Alternative Credentials    
January 26, 2018

Badging Essential Skills for Transitions (B.E.S.T.)

News outlets frequently report on the concerns employers have about the workplace readiness of recent college graduates. Some articles suggest that college graduates think more highly of their skills than employers do (“Well-Prepared in Their Own Eyes”), while others pinpoint the “soft skills” as the area most in need of development (“The Real Reason New Grads Can’t Get Hired”; “Employers: New College Grads Aren’t Ready for the Workplace”).


While it is likely true that some recent graduates lack these skills, it may also be the case that students who actually do possess critical career-ready skills struggle to synthesize what they have learned and to articulate their curricular and co-curricular accomplishments in terms of the specific competencies employers seek. As a way to help bridge the gap between students’ accomplishments in college and their workplace readiness, the University System of Maryland’s William E. Kirwan Center for Academic Innovation is working with institutions within the System to develop digital badges that will help students choose experiences aimed at developing career-ready skills and better communicate what they know and are able to do once they enter the world of work.

Awarded by institutions or organizations, digital badges signify accomplishments such as the completion of a project or mastery of a skill and “make visible and validate learning in both formal and informal settings” (MacArthur Foundation, n.d.). Because they are digital, badges include access to viewable artifacts that provide evidence of learning to employers and other key audiences. Being digital and openly accessible means these badges can be shared through electronic portfolios, social and professional networks such as Facebook and LinkedIn, or other online venues.

Badging Essential Skills for Transitions (B.E.S.T.) consists of eight badges focused on career readiness competencies that align with those developed by the National Association of Colleges and Employers:

The Collaborator: Advances the work of a team by being a successful and contributing member.

The Collaborator advances the work of a team by effectively:

  • Articulating one’s own role on the team and the roles of others.
  • Integrating team members’ diverse viewpoints.
  • Motivating and supporting others on the team.
  • Building upon or synthesizing the contributions of others.
  • Offering ideas, suggestions, alternative solutions, and feedback.
  • Accounting for one’s own assigned role and responsibilities on the team.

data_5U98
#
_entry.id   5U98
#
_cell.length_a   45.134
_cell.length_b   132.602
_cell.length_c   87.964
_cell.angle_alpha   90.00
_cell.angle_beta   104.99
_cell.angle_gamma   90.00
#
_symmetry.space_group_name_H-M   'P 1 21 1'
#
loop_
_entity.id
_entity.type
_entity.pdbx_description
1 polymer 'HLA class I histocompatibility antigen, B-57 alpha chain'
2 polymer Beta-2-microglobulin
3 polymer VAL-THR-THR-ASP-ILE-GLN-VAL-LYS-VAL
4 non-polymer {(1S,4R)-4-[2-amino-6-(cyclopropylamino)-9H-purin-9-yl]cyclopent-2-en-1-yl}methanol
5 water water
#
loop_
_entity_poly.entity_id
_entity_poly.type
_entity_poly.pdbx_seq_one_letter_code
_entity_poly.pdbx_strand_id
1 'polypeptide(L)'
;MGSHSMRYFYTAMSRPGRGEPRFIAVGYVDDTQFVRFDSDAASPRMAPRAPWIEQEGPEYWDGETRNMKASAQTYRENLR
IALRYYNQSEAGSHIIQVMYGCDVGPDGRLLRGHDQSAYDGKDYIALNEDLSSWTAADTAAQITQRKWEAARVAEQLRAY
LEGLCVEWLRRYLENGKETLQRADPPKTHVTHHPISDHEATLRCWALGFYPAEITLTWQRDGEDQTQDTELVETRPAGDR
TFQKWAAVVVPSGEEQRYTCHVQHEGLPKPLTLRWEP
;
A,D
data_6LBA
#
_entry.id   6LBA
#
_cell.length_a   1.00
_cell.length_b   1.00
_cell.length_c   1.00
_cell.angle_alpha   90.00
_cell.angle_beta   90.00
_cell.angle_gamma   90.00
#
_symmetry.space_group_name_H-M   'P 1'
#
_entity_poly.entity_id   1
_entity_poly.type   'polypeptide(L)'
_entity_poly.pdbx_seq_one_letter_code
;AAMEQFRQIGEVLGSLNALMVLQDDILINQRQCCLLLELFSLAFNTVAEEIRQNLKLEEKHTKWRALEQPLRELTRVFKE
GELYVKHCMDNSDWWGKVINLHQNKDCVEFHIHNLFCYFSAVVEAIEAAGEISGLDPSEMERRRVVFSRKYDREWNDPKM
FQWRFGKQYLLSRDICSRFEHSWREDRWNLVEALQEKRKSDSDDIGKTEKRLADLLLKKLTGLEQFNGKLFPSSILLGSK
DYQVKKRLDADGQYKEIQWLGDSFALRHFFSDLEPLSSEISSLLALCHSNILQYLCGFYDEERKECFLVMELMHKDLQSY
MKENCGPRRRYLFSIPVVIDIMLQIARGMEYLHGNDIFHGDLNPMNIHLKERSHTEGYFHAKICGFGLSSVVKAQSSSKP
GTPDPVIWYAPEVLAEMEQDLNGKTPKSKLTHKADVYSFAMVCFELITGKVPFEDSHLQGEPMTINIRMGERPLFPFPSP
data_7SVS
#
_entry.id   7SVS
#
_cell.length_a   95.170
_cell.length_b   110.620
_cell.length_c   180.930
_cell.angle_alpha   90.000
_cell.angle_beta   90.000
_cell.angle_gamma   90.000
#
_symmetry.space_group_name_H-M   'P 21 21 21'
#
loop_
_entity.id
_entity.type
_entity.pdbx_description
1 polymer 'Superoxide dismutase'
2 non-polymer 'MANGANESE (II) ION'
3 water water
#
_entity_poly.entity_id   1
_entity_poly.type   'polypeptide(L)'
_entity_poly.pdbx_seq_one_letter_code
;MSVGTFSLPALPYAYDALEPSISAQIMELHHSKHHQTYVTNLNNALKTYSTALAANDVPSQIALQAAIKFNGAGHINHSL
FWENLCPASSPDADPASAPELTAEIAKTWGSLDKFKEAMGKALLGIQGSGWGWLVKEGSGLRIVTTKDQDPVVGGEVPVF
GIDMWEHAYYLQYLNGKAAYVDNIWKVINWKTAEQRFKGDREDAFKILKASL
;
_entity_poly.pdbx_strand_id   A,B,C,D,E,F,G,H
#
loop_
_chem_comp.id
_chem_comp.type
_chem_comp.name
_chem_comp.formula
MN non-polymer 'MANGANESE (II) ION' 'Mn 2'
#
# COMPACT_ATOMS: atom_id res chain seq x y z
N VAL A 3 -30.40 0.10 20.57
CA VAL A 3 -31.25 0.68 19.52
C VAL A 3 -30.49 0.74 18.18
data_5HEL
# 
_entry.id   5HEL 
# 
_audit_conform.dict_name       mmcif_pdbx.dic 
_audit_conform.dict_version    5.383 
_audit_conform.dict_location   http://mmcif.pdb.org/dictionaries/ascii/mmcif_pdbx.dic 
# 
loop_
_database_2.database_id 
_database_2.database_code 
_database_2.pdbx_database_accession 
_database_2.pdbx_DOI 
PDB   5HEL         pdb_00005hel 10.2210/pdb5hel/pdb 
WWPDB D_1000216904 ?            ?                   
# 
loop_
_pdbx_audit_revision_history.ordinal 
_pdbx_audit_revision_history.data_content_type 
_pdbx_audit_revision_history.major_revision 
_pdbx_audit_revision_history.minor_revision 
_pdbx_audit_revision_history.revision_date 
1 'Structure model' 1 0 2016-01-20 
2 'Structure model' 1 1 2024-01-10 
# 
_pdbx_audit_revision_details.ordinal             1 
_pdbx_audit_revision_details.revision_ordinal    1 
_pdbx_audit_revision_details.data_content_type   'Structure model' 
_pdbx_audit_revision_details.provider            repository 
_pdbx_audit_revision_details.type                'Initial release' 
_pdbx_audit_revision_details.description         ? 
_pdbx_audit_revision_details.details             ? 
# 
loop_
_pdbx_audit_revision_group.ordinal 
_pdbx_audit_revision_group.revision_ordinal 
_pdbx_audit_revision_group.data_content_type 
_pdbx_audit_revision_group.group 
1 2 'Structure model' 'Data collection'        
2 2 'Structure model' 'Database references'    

• Negotiating, managing, and resolving conflicts when they arise.

The Communicator: Articulates thoughts and ideas clearly and effectively in written and/or oral forms.

The Communicator expresses thoughts and ideas by effectively:

  • Using  syntax, grammar, and/or vocabulary appropriate to the context and modality.
  • Ensuring messages are organized, clear, and consistent with any supporting material.
  • Tailoring the message and delivery method to the topic, audience, purpose, and context.
  • Reflecting on one’s own messages and adjusting as appropriate.
  • Critically analyzing others’ messages.
  • Engaging diverse and competing perspectives and the ways they influence communication.

The Critical Thinker: Analyzes evidence and perspectives in relation to a situation and evaluates one’s own reasoning over time.

The Critical Thinker excels in the art of analyzing and evaluating thinking with a view to improving it by effectively:

  • Raising vital questions and problems, formulating them clearly and precisely.
  • Gathering and assessing relevant information, using abstract ideas to interpret it effectively.
  • Coming to well-reasoned conclusions and solutions, testing them against relevant criteria and standards.
  • Thinking open-mindedly within alternative systems of thought.
  • Recognizing and assessing, as need be, one’s own assumptions, implications, and practical consequences.
  • Communicating effectively with others in figuring out solutions to complex problems.
Globalist Badge

The Globalist: Demonstrates ethical, social and environmental awareness of global systems and takes actions with personal and civic responsibility.

The Globalist demonstrates global awareness by effectively: